Indeed, one of the factors that PISA shows can help to translate science performance into science-related career expectations is student enjoyment and positive attitudes towards science.
That may require giving these students more time to do other things besides study.
According to PISA 2015, students in the four Chinese provinces spend close to 57 hours per week studying in school or at home; for students in high-performer Finland it is 36 hours.

What successful schools do

Obviously, one can't copy and paste school systems wholesale. But PISA has revealed a surprising number of features shared by the world's most successful school systems.
For a start, leaders in East Asian education systems have convinced their citizens to make choices that value education.
Top 10 for reading

  • Singapore (535)
  • Canada/ Hong Kong (527)
  • Finland (526)
  • Ireland (521)
  • Estonia (519)
  • Korea (517)
  • Japan (516)
  • Norway (513)
  • New Zealand//Germany/Macau (509)

In China, parents will invest their last resources in educating their children for a brighter future. In much of the Western world, citizens have already mortgaged their children's future, as seen in huge mountains of public debt.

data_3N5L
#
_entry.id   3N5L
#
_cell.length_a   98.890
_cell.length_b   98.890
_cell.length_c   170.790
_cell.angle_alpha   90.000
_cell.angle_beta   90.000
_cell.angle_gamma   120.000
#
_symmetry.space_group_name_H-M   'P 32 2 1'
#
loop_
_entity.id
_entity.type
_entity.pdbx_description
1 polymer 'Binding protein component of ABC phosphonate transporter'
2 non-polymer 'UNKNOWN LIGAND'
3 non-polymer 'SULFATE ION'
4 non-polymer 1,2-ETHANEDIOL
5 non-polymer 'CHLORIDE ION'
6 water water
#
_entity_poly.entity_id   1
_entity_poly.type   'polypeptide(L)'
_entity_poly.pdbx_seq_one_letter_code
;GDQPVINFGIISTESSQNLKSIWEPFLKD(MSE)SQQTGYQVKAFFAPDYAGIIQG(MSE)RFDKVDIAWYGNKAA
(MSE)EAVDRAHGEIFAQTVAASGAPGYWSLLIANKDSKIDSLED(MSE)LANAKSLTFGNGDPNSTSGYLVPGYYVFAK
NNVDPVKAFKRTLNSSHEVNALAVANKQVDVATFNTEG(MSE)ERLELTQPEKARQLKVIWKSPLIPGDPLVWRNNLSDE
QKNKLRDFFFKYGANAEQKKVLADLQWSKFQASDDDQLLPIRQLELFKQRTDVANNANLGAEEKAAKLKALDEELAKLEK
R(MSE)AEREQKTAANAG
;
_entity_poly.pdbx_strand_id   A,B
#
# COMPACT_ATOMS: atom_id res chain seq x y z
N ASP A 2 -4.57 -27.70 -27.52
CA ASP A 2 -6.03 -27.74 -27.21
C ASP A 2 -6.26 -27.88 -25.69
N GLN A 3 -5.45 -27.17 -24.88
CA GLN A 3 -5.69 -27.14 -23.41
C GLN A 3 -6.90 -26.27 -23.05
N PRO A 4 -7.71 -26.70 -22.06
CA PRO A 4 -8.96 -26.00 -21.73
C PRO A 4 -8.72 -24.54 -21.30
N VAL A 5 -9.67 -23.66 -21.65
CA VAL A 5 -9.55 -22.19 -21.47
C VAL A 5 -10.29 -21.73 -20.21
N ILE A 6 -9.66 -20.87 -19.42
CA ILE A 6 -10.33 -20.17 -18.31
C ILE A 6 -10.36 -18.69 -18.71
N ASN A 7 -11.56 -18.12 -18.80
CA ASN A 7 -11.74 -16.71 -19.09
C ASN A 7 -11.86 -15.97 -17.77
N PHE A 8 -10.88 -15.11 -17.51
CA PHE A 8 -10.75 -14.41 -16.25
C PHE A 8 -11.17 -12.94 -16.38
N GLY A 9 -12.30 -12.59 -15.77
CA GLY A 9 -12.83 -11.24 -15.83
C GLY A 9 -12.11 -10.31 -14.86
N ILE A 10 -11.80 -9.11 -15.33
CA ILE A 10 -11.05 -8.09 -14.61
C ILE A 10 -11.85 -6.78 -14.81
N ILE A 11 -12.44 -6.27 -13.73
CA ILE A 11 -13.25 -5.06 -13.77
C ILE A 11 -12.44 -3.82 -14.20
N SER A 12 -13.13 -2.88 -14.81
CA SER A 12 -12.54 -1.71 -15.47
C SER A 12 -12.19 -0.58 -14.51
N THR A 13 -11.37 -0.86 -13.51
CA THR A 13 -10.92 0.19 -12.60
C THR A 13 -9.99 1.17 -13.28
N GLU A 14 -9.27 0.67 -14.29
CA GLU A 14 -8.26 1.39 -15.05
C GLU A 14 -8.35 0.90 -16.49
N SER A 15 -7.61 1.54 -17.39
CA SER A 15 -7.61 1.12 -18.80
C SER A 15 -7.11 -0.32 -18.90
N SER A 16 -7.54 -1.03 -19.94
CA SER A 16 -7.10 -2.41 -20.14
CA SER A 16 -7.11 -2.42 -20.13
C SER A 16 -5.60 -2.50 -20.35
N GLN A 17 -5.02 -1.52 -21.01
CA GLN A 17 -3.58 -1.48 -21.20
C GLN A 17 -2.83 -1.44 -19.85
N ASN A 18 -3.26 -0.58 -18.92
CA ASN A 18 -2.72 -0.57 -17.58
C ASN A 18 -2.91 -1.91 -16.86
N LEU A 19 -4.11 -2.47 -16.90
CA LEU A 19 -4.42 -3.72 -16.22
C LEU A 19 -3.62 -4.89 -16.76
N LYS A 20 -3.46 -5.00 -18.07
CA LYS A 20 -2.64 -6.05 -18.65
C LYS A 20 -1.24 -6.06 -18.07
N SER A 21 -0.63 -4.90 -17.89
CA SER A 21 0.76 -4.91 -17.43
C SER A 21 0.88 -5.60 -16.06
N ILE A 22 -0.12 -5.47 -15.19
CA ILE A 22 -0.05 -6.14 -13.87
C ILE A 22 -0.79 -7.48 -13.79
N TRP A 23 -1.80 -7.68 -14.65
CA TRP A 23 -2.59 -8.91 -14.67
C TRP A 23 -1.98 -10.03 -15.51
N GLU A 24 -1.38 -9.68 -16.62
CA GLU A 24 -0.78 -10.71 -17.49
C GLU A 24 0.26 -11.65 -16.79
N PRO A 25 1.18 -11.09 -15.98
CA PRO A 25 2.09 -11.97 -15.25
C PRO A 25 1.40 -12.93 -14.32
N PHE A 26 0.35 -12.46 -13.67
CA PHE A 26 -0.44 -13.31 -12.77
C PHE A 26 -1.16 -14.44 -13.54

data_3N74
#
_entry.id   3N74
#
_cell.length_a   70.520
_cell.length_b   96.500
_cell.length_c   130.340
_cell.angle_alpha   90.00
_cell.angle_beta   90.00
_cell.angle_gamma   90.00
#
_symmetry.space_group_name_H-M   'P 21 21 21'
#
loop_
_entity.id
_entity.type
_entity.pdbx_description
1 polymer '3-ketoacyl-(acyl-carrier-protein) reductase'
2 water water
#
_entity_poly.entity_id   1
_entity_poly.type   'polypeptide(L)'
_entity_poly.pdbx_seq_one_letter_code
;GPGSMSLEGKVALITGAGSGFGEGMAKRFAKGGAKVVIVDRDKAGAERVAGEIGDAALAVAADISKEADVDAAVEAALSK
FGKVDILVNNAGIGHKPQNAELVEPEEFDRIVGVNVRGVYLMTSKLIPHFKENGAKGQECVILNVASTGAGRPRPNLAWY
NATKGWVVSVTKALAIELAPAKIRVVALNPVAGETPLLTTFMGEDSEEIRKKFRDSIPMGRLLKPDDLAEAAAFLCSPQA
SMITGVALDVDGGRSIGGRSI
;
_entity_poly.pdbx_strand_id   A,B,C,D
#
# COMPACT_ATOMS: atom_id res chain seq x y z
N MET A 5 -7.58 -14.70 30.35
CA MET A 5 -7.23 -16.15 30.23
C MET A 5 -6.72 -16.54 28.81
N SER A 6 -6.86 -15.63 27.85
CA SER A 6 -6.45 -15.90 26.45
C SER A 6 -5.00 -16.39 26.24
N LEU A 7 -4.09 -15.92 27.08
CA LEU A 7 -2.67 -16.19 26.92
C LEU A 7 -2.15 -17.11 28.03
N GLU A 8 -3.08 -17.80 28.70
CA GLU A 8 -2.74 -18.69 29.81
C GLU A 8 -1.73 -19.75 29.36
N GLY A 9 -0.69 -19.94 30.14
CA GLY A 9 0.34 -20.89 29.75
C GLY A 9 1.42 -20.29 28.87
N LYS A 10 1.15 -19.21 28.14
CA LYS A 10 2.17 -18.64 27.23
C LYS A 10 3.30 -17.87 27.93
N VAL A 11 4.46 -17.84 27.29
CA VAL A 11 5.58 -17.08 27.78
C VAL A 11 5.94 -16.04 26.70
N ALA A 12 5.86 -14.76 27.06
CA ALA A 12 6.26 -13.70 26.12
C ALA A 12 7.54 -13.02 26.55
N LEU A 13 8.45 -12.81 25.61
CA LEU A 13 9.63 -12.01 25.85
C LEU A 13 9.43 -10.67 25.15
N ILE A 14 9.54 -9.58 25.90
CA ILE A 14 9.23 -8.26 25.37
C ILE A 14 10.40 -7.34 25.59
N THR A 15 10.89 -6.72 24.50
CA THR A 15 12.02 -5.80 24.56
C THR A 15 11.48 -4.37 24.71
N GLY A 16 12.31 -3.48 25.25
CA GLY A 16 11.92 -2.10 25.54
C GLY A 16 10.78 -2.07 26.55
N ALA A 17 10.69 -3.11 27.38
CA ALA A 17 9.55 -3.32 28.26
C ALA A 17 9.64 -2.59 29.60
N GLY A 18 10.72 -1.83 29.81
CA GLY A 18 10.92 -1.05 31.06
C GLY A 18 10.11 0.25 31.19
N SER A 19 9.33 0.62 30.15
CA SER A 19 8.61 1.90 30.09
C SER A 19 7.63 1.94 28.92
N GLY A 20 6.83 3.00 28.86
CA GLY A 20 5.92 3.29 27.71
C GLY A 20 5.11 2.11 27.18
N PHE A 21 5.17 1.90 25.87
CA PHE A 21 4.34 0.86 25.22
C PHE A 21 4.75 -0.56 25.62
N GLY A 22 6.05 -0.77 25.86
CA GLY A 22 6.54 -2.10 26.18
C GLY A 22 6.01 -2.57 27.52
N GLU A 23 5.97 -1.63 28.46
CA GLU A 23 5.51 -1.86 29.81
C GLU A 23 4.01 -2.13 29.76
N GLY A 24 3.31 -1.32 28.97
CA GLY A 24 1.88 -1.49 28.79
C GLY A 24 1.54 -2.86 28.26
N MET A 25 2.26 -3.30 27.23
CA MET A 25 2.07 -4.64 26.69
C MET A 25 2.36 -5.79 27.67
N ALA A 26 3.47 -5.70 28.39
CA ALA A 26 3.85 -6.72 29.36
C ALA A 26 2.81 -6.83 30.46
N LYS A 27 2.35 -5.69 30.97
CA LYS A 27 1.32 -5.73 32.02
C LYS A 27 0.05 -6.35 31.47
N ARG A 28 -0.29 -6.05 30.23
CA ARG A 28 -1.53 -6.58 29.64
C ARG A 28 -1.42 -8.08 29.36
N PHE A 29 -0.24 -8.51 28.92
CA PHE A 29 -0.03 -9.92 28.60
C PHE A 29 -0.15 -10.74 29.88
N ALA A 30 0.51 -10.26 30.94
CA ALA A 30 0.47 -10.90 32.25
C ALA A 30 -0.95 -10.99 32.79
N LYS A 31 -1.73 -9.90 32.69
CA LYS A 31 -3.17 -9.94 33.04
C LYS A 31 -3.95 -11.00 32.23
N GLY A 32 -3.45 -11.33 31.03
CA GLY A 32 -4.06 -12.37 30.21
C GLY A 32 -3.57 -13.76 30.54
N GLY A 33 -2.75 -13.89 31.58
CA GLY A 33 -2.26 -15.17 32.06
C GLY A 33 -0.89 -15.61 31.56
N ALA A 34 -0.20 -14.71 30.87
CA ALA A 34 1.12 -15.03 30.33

Then there is the belief, widespread throughout East Asia, that all children can succeed.
The fact that students in most East Asian countries consistently believe that achievement is mainly a product of hard work, rather than inherited intelligence, suggests that education and its social context can make a difference in instilling values that foster success in education.

Teachers matter

And nowhere does the quality of a school system exceed the quality of its teachers.
The East Asian school systems all pay great attention to how they select and train their staff. And when deciding where to invest, they prioritize the quality of teachers over the size of classes.
Top 10 for maths

  • Singapore (564)
  • Hong Kong (548)
  • Macau (544)
  • Taiwan (542)
  • Japan (532)
  • China (531)
  • Korea (524)